- Mom’s disapproval = the right thing for me My mom has never approved of my choices, and her disapproval is typically a sign that I’m doing something right and good with my life. She thought I should go to college in order to meet a man and get married; she thought my French degree was useless, even when it landed me my first two jobs; she thought I was being seduced by “glamorous” big-city life when I moved to Chicago for a job opportunity; she even thought that I should abandon my pets when I moved cross-country because you could always get another dog or cat. So her ardent disapproval is usually a sign that I’m doing the right thing for my values.
Another thought I’ve been musing over is that perhaps my mom doesn’t enjoy my yearly visits as much as I thought she did. Perhaps she is faking it, too, and doesn’t enjoy spending time with me any more that I do spending time with her. I began making the trips as an alternative to visiting for the holidays, so I could spend Christmas with friends and family of choice. And I always go to lengths to make sure her birthday weekend is about her: the places she wants to go, the food she wants to eat, the topics of conversation she prefers, the activities she doesn’t get to do otherwise. It might very well be that she is doing both of us a favor by putting a stop to these visits, in the end!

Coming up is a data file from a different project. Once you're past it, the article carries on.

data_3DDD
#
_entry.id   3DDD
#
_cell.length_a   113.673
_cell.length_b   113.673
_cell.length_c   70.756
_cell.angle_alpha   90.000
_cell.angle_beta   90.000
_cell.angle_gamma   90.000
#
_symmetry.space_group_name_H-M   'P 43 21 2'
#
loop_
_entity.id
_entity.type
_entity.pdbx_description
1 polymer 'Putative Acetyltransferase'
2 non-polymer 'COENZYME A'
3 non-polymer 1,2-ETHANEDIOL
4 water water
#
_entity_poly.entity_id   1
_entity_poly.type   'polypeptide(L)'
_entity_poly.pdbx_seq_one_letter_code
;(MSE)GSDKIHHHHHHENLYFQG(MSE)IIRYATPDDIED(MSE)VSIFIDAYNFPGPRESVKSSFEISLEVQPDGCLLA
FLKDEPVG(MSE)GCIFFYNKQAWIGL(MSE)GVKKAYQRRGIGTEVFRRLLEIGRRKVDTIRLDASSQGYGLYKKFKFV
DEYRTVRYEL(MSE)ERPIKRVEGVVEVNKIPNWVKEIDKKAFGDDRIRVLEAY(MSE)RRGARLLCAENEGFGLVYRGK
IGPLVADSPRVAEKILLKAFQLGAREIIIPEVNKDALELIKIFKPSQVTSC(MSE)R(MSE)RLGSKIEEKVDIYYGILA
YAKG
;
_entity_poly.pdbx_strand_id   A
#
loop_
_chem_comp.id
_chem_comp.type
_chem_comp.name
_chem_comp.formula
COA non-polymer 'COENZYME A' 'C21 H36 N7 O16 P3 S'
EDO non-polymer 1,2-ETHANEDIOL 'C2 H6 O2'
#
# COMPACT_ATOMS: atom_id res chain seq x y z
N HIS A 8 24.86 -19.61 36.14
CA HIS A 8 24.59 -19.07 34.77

Where I am now
All that being said, it will be very odd never to see my mom again. It’s quite likely that the next time I see her will be at her funeral. For those who may think I’m being a bit dramatic, here’s a story: my mom carried her judgment of her sister (over a small financial dispute in the 90s) literally to her sister’s grave. My mother refused not only to speak at her sister’s funeral but even to say a kind word about her at all ever again. She did attend her sister’s funeral, but she stubbornly refused to say one positive word about her. So believe me when I say that the next time I see her will be in the urn holding her ashes in Texas. And if an urn could look disapproving, I’m sure she could manage it.
That being said, all the above self-talk is still true, and I encourage you to use it if you’re having similar judgments placed on you. I’m so fortunate to be in every way independent of my narrow-minded family: financially, spiritually, emotionally, intellectually and geographically. I have my wonderful life, my wonderful friends, my awesome kitty and the best listenership a podcaster could ever hope for. In the end, this judgment is unfortunate, but it will not change me nor my path.
If you are going through a tough time, here’s hoping that these words and this situation will help you to know you are not alone.